Irish building materials company CRH has seen its shares rise on the open after the company reported that like for like sales rose 3% in Q1. The company has implemented temporary layoffs of some of its employees, while cutting management salaries by 25%. Management have said the company remains in a strong cash position with up to $6bn in liquidity. The decision to suspend the share buyback program isn’t a surprise, however the decision to propose a final dividend may well raise a few eyebrows, given the reluctance to provide any guidance, due to the ongoing uncertainty over Covid-19.
UK drinks maker Fevertree has also seen an impact from the lockdown on its trading activities, however to date they appear to have been modest, with preliminary full year revenue coming in at £260.5m, at the bottom end of market expectations, but still 10% higher from a year ago. It would appear that home consumption has seen an increase as householders self-medicate to get through the lockdown, so to speak. Profits after tax came in at £58.5m, a decline of 5% from a year ago, while margins slipped slightly to 50.5%. the company did warn that the company would face challenges through the rest of the year, but for now remained committed to paying the dividend in August. In the current year to date, group trading in the first two months has been steady.
Online retailer Boohoo.com has said it won’t be providing guidance for the rest of the year, as it announced its full year results for the year ended February 2020. Group revenues showed a rise of 44% to £1.235bn, with profits before tax rising 54% to £92.2m. Revenues saw decent increases across all of its brands, while the NastyGal brand saw a 106% rise to £98.8m. The bulk of revenues still come through the Boohoo and PrettyLittleThing parts of the business.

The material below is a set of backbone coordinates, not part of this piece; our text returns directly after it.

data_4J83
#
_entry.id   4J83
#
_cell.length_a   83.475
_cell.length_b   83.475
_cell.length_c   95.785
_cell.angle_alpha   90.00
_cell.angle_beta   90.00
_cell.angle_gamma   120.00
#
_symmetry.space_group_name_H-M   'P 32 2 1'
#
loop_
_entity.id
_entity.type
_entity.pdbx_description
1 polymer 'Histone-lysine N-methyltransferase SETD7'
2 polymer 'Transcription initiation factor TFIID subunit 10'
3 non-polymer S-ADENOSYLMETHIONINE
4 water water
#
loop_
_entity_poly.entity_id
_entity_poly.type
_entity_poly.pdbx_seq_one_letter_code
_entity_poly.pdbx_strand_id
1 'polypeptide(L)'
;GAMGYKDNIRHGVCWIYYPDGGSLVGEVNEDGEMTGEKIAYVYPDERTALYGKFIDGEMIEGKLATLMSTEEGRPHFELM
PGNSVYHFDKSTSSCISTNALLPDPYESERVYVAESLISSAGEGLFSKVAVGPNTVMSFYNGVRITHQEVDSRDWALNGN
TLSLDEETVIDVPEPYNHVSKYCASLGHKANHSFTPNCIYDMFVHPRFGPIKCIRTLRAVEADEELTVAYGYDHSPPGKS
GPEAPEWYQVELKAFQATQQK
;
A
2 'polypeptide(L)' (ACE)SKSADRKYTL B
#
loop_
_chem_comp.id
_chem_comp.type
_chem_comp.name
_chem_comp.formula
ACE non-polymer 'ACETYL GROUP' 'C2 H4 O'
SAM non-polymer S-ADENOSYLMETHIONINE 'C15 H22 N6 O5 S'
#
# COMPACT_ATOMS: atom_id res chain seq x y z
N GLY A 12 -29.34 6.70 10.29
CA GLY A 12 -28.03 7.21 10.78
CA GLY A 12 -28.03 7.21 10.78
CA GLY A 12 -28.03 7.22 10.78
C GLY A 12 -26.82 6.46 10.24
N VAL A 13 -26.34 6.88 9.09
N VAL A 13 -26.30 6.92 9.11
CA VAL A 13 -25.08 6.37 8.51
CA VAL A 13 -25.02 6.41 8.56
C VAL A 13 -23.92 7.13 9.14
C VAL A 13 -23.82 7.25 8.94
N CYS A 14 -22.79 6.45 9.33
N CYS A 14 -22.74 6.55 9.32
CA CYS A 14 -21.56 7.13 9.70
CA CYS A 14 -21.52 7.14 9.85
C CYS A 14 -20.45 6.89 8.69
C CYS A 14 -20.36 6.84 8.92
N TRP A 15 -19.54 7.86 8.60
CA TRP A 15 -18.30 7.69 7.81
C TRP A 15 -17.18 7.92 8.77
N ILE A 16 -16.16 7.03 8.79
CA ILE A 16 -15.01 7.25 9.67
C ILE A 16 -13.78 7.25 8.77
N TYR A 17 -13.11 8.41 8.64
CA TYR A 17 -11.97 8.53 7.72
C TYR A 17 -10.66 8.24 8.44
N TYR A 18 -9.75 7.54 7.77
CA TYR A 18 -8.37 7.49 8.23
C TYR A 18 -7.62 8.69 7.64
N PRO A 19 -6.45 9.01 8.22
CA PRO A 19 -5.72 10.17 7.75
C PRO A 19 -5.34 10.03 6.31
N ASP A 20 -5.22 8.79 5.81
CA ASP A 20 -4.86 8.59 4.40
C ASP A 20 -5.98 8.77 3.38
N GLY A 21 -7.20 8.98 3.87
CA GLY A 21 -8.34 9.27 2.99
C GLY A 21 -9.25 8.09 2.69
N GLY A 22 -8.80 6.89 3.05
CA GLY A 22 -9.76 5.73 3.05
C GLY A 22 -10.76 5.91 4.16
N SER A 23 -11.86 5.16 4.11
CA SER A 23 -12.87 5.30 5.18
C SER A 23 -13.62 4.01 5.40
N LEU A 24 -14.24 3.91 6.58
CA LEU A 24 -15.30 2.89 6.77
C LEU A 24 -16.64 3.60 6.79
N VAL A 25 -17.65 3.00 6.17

The acquisition of the Karen Millen and Coast brands appear to have complemented the growth in the business with minimal impact on the firms profit margins, though we have still seen a modest decline in those margins across all of its brands.
US markets look set to open higher this morning in the wake of Senate approval of a new $484bn stimulus plan.
Not unexpectedly Netflix latest numbers saw subscriber growth surge in Q1, with 15.8m new subscribers, easily beating its estimates of just over 7m. Revenues also improved coming in at $5.77bn, as the company posted its best ever numbers. What was slightly more concerning was that profits fell slightly short of expectations, which suggests that costs went up significantly in the past three months, though the strength of the US dollar may well have also played a part.
Netflix’s biggest problem now is how many of these subscribers stick around once the lockdown is lifted, as well as concerns about their content pipeline, which is suspended due to the lockdown restrictions. Fortunately, this problem isn’t just unique to them so I’m not sure it’s as big a concern as people think it is. Sharp contractions in consumer incomes are more likely to affect Netflix as consumers become more discerning about content providers, given they are currently the most expensive option when compared to Amazon Prime and Disney+
United Airlines is also set to be in focus after the company announced it was looking to sell more than 39m shares worth around $1bn to shore up its balance sheet, on top of the federal aid it received earlier this month so that it could keep paying its staff.